Fantasy Faction, one of the largest fantasy (and SF and horror and...) sites, has a monthly flash fiction contest. November's theme is "Doors." Subs must be between 500-1500 words, and both prose and poetry are accepted. I've submitted my first entry, The Dragon in the Attic, a 1300-word YA dystopian horror about a little girl with her very own dragon. Sort of.
So have I enjoyed anything I've read lately? Well, yes! Until recently, I'd never heard of the Laundry series. Then Charles Stross's Equoid was a KDD and I picked it up. Thanks to Worlds Without End, who tweet Random Reads of past F/SF award-winners and Kindle Daily Deals in the genres.
Apparently, the Laundry in question is a secret agency in London that investigates and battles aliens, Eldritch horrors, urban myths come alive, and that sort of thing. From what I gather from reviews, Laundry tales are typically full of biting humor and satire, and no small amount of gruesome, chilling scenes. Without having read any of the others, I'd have to say that Equoid is perfect.
*note: Many reviewers thought that this book could be read as a standalone, but they weren't sure. As a reader new to the series, I can definitively say yes, one can read this by itself. I understood enough of the Laundry and the world it inhabits to enjoy this novella immensely.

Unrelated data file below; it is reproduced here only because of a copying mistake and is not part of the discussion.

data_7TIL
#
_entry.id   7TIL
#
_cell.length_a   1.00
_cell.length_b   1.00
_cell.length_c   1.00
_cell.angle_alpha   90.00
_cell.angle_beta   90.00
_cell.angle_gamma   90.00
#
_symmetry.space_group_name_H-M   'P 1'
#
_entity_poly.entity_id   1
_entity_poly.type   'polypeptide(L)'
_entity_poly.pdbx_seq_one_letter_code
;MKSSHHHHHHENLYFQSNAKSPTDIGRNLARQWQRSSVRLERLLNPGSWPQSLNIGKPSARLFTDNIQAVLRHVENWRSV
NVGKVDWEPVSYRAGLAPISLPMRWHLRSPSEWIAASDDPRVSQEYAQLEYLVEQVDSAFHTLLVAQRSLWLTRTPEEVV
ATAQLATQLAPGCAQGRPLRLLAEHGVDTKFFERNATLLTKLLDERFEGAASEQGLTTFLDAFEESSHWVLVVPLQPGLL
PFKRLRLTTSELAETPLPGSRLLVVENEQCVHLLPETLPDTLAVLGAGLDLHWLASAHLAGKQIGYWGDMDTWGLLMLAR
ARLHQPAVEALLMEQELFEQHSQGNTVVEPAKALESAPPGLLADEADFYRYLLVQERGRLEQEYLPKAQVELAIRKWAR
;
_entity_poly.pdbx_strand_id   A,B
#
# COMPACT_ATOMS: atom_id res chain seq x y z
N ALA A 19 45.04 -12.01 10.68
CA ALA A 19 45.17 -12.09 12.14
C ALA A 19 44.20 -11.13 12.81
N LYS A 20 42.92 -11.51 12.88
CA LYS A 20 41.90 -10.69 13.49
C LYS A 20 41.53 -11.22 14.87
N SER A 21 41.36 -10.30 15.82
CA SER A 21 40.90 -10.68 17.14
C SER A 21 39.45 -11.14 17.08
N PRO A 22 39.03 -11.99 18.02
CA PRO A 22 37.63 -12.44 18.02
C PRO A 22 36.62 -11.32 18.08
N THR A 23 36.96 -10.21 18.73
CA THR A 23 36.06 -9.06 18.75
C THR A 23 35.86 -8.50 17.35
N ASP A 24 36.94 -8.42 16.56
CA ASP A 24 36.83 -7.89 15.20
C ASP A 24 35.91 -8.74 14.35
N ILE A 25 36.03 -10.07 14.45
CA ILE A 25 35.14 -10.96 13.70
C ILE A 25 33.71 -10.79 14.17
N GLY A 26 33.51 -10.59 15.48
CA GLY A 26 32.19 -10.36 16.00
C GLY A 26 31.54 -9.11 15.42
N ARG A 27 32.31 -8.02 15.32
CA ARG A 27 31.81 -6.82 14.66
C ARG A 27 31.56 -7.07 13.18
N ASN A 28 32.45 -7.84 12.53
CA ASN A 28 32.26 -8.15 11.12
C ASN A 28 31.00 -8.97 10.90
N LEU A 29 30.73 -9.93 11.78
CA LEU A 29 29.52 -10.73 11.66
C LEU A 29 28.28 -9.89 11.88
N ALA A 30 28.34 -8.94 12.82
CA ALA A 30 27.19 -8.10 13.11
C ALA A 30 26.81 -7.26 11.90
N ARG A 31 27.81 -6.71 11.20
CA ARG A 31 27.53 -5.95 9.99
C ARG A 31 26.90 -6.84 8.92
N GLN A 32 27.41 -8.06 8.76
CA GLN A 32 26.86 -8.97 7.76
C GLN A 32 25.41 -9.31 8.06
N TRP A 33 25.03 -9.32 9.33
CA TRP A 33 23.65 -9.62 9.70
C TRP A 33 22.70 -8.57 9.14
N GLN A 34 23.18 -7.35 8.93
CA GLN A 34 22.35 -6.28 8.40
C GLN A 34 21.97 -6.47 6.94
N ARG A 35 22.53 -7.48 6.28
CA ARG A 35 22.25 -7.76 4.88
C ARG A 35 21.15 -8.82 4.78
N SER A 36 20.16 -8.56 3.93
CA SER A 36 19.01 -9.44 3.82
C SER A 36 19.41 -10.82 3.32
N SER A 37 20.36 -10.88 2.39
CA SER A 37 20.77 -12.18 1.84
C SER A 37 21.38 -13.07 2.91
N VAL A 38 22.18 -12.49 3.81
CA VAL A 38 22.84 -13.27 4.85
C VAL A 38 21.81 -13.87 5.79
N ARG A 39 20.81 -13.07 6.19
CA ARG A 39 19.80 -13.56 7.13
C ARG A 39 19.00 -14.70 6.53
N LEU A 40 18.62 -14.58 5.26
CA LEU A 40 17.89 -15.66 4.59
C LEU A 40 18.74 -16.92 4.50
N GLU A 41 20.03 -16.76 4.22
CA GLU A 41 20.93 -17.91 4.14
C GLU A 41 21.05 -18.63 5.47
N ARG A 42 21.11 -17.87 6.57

Bob Howard is dispatched to Ruralshire to investigate a report of a unicorn infestation. Equipped with a series of letters written by H.P. Lovecraft, a number of requisition forms for carnivorous equines that begins around the early 1900s, and his trusty ward and warrant card, he soon realizes he is in way over his head.
Foully, viciously, disgustingly, horrifically over his head. Think tentacle pr0n and demon horses with mouths full of steak knives for teeth, not to mention a side of zombies and computer programs that suck the soul out of those who open them. And unicorns, it should go without saying, are not at all sparkly and lovely creatures.
How this all makes complete sense and ultimately, cleverly, snaps into place for a thrilling ride is testament to Stross's writerly abilities. And the whole thing is, indeed, full of bits of humor, gallows and a heap of bureaucratic satire, both.
My only problem -- and this is a personal thing, for which I should probably be thankful -- is that I have quite a difficult time imagining tentacled, gelatinous, amorphous Eldritch horrors. Always have. You can describe the thing as much as you like; until I open the garage door and find one waiting behind the kiddie pool and snow blower, I shall not likely ever be able to understand it.
Equoid is a novella. I read it in an evening, and loved it. As Stross writes a fair bit of these Laundry stories, long and short, I'll be picking up more.